Electric dipole

  • Thread starter vipertongn
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  • #1
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Homework Statement
Two point charges likes those in the figure below are called an electric dipole. Show that the electric field at a distant point along the x-axis is given by [tex]E_{x}=\frac{4k_{e}qa}{x^3} [/tex]
Figure: http://img300.imageshack.us/my.php?image=58ag9.png

Homework Equations


Electric field equation: [tex] E=\frac{k_{e}q}{r^2}[/tex]


The Attempt at a Solution



I know that the total electric field at some point equals the vector sum of the electric fields of both charges. So...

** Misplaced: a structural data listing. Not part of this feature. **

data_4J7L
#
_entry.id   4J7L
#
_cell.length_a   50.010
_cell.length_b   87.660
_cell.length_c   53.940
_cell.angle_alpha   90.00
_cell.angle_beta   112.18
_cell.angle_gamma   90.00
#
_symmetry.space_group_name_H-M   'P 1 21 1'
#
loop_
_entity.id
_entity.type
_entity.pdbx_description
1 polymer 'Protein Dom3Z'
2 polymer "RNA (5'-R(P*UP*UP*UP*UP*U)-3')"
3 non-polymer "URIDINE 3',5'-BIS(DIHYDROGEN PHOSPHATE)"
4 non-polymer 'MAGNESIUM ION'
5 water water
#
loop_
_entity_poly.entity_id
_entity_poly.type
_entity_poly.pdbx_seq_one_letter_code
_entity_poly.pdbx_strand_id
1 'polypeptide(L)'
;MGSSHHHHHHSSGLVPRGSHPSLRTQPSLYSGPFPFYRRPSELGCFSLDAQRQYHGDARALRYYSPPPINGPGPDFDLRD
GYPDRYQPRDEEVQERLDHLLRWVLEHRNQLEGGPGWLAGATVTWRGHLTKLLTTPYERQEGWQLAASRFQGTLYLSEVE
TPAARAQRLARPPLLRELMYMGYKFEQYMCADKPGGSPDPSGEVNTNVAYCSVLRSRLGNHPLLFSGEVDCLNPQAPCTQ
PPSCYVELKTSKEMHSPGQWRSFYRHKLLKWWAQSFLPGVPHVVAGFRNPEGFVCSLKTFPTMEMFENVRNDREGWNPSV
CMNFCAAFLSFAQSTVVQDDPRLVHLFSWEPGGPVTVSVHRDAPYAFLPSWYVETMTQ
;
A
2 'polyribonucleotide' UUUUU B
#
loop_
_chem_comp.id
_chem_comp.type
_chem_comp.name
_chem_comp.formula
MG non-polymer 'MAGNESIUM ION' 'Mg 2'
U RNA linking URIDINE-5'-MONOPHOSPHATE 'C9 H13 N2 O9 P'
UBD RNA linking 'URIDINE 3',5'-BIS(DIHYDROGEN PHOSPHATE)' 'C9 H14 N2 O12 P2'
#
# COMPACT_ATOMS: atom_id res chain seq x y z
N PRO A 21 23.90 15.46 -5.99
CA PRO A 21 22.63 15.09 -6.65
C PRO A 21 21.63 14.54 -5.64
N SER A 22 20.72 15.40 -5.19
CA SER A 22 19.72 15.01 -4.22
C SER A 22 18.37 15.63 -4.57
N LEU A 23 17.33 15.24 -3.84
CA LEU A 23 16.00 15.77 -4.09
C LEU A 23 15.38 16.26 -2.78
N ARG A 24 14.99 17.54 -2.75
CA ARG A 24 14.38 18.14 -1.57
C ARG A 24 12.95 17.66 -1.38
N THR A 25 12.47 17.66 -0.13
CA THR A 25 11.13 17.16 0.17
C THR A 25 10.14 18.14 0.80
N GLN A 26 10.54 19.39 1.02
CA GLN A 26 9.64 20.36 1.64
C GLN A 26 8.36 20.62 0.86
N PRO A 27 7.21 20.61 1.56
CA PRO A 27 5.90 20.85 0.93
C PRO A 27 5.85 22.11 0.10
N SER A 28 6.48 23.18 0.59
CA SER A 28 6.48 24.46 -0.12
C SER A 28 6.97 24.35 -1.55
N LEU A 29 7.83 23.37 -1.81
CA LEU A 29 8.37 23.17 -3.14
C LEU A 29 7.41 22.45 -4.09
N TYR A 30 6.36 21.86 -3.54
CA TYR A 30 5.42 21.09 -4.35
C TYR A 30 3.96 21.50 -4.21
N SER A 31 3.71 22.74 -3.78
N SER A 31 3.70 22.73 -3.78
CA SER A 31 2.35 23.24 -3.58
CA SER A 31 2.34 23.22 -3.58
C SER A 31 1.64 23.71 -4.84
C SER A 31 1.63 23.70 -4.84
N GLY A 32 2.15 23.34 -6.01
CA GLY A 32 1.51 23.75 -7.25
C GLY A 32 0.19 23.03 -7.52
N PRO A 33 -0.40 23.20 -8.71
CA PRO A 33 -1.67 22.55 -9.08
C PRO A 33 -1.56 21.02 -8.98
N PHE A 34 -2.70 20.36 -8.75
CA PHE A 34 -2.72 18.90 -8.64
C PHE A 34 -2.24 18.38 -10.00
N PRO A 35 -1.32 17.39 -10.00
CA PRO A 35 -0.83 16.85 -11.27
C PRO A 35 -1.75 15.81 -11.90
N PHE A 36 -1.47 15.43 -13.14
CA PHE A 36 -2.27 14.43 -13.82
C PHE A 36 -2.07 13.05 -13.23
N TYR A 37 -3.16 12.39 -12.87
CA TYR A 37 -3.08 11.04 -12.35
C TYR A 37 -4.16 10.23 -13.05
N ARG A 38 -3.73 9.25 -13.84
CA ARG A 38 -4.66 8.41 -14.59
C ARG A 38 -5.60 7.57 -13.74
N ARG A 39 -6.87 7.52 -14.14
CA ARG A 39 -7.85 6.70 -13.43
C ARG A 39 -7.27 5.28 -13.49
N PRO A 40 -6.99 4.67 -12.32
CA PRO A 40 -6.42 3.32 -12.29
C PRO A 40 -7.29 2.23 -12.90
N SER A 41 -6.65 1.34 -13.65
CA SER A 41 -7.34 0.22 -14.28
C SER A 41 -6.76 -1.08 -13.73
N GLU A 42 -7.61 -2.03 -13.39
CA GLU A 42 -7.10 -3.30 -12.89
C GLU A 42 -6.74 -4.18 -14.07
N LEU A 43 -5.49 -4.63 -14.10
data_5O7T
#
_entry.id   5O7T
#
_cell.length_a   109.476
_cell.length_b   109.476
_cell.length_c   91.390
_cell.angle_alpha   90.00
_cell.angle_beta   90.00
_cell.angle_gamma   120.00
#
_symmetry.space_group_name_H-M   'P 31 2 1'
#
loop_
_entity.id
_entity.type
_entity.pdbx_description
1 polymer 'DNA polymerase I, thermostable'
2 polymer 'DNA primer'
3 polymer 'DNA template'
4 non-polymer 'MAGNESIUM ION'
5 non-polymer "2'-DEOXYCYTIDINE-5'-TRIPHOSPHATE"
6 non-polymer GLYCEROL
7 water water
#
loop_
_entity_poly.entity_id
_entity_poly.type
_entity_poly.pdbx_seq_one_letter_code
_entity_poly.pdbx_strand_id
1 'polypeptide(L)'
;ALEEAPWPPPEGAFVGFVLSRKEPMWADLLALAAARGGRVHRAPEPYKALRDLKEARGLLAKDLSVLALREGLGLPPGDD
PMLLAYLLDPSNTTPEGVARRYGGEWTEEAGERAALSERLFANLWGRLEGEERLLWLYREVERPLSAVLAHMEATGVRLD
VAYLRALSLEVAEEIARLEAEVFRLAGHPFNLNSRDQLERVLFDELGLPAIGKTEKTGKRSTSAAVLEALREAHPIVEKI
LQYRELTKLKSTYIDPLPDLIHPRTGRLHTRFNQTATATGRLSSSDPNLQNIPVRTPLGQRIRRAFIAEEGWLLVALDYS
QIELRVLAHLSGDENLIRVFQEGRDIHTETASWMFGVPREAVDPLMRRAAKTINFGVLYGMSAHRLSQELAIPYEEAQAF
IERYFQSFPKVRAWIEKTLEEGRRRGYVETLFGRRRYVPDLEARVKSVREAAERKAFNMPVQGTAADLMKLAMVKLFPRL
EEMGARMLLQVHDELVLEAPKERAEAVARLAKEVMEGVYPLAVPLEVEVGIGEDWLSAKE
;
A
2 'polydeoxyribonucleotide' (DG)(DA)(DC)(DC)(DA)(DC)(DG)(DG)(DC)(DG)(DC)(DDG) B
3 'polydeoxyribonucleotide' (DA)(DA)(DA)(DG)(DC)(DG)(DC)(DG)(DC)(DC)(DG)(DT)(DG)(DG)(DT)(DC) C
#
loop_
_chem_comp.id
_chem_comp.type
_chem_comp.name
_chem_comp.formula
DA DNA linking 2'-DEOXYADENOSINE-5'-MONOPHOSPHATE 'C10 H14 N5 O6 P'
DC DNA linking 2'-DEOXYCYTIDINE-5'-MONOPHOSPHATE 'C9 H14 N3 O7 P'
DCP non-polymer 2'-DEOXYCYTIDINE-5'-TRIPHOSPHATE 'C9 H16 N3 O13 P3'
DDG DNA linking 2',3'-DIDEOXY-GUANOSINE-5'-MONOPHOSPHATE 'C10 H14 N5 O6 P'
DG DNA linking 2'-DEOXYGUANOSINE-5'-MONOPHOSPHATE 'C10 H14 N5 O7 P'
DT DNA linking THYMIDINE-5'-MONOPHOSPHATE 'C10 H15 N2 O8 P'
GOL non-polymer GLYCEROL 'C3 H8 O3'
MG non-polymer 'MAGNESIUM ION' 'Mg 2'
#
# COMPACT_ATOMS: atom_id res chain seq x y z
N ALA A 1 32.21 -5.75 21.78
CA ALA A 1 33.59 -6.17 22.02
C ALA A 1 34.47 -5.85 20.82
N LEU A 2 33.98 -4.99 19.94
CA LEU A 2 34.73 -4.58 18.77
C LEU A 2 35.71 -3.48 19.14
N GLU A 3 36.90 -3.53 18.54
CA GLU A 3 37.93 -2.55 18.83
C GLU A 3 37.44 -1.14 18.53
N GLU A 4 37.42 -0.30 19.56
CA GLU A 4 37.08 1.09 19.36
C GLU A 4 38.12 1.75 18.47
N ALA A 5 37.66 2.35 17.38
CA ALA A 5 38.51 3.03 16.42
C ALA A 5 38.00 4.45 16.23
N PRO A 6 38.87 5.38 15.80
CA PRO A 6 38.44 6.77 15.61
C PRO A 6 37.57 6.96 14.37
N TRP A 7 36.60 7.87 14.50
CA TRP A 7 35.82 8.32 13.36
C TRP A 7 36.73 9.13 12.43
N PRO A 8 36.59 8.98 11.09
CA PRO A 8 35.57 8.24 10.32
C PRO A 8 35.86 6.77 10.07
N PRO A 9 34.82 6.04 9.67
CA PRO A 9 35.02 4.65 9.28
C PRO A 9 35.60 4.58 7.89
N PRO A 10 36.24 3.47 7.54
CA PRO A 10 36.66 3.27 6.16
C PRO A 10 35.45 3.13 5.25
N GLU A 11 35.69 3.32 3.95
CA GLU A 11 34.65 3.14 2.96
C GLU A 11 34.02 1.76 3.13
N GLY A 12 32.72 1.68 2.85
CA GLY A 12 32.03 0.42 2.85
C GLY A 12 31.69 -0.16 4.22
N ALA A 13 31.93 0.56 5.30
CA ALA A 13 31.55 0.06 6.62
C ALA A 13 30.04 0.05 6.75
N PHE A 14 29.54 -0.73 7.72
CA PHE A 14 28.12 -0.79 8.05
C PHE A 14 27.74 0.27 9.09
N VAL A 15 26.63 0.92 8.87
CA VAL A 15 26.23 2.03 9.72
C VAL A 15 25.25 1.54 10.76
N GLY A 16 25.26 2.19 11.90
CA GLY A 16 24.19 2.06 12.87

-kq/r^2+kq/r^2?

From the solutions it puts in x-a and x+a for r values (x+a was orignally x-(-a)). I want to know why its subtracting the vector.
 

Answers and Replies

  • #2
berkeman
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Homework Statement
Two point charges likes those in the figure below are called an electric dipole. Show that the electric field at a distant point along the x-axis is given by [tex]E_{x}=\frac{4k_{e}qa}{x^3} [/tex]
Figure: http://img300.imageshack.us/my.php?image=58ag9.png

Homework Equations


Electric field equation: [tex] E=\frac{k_{e}q}{r^2}[/tex]


The Attempt at a Solution



I know that the total electric field at some point equals the vector sum of the electric fields of both charges. So...

-kq/r^2+kq/r^2?

From the solutions it puts in x-a and x+a for r values (x+a was orignally x-(-a)). I want to know why its subtracting the vector.
Did you check the signs on the q's?
 

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